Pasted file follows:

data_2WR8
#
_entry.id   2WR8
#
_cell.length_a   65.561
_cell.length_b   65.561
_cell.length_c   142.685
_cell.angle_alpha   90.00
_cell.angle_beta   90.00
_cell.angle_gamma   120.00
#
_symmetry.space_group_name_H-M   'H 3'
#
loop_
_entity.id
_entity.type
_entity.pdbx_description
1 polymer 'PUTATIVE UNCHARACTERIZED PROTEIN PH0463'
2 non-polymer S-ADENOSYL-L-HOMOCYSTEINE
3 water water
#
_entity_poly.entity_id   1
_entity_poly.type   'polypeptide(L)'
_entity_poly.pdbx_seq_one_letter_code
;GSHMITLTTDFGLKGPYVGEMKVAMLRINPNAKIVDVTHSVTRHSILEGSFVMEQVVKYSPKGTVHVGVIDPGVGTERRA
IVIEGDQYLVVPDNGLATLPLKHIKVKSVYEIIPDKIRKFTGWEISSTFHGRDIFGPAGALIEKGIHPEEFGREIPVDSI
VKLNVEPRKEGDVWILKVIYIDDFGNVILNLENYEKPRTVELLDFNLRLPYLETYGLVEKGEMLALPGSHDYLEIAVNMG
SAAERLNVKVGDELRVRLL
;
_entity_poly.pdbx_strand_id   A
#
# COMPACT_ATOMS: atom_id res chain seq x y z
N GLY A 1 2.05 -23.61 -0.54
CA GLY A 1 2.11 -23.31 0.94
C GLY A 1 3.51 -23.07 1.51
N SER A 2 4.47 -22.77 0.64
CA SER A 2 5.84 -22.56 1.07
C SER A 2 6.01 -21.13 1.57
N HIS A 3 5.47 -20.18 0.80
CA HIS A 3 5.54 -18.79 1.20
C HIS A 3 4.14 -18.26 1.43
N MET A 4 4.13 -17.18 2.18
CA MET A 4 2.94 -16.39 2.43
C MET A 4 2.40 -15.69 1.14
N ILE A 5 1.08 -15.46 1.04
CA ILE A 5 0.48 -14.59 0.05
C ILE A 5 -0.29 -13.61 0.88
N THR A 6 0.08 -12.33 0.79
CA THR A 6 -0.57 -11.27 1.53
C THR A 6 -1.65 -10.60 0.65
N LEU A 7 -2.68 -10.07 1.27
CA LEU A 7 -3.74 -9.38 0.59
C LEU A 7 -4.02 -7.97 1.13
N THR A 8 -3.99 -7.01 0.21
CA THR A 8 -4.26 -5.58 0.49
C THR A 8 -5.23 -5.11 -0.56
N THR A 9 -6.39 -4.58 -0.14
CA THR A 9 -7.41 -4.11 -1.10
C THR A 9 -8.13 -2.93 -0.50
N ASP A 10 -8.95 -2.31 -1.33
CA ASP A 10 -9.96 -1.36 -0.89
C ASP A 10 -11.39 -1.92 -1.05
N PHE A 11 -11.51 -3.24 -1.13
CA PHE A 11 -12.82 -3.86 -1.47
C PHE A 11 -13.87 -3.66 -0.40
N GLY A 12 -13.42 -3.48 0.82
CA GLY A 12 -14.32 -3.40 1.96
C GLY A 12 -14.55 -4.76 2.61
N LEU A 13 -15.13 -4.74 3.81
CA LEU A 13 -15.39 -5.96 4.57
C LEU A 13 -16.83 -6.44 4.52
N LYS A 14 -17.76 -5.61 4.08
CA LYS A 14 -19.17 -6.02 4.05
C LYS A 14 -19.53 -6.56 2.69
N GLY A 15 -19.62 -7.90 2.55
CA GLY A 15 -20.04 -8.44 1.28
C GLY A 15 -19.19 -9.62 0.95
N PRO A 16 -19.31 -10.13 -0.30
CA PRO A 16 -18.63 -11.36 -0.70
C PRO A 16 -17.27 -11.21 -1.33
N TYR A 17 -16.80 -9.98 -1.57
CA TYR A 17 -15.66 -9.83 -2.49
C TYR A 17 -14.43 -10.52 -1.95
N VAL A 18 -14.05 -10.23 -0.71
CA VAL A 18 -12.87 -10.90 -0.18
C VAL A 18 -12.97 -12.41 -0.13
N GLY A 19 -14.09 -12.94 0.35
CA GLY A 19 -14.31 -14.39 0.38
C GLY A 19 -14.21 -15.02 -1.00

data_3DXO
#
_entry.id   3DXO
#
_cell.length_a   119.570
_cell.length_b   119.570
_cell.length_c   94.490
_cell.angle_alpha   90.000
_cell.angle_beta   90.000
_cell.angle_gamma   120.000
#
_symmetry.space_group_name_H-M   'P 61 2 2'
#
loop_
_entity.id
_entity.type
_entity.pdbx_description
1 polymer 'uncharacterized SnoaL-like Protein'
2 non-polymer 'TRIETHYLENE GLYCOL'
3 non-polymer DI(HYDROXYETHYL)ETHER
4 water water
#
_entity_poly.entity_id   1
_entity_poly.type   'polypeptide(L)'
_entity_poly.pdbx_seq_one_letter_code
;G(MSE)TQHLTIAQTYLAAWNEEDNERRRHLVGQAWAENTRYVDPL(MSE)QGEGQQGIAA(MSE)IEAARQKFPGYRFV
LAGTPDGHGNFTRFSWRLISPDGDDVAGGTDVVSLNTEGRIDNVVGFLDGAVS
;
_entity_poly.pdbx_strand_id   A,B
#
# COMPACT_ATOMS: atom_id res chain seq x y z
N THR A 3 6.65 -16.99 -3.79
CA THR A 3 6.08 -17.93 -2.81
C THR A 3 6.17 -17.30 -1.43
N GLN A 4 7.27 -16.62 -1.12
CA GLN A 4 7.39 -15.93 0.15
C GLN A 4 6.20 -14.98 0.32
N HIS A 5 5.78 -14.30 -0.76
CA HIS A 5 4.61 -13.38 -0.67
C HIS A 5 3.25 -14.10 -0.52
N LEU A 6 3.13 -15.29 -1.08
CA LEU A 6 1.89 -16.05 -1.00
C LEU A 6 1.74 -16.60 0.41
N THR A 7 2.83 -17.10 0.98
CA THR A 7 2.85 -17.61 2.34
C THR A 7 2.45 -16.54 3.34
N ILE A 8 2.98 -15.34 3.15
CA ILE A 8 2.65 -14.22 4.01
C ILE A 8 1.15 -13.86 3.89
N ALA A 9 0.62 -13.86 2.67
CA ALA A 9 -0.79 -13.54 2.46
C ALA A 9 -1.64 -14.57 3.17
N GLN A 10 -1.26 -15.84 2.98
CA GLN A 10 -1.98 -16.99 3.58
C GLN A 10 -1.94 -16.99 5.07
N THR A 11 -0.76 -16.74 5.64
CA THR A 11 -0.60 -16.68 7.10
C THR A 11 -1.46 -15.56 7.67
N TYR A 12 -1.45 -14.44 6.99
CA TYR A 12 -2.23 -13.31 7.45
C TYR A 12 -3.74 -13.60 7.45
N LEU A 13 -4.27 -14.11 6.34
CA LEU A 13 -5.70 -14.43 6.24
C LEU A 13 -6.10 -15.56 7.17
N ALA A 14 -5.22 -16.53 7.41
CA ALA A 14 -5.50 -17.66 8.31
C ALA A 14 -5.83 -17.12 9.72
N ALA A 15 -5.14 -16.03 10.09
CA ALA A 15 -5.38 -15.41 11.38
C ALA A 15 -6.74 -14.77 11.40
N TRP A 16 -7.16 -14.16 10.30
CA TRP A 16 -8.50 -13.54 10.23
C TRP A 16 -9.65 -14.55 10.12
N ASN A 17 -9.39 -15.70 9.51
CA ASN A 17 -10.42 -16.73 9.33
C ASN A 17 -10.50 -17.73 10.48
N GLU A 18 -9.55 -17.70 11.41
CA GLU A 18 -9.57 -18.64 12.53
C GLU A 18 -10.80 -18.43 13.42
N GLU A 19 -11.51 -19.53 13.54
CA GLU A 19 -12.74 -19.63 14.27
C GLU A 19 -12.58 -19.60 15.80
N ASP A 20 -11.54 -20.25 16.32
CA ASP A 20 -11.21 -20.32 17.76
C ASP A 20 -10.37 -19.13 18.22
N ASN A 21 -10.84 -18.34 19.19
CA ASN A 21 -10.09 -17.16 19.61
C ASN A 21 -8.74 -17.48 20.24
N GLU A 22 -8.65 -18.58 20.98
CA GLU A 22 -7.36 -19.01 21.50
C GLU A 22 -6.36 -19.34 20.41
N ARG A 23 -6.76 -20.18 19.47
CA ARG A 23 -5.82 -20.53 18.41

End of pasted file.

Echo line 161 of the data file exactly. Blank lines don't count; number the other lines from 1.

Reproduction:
CA TRP A 16 -8.50 -13.54 10.23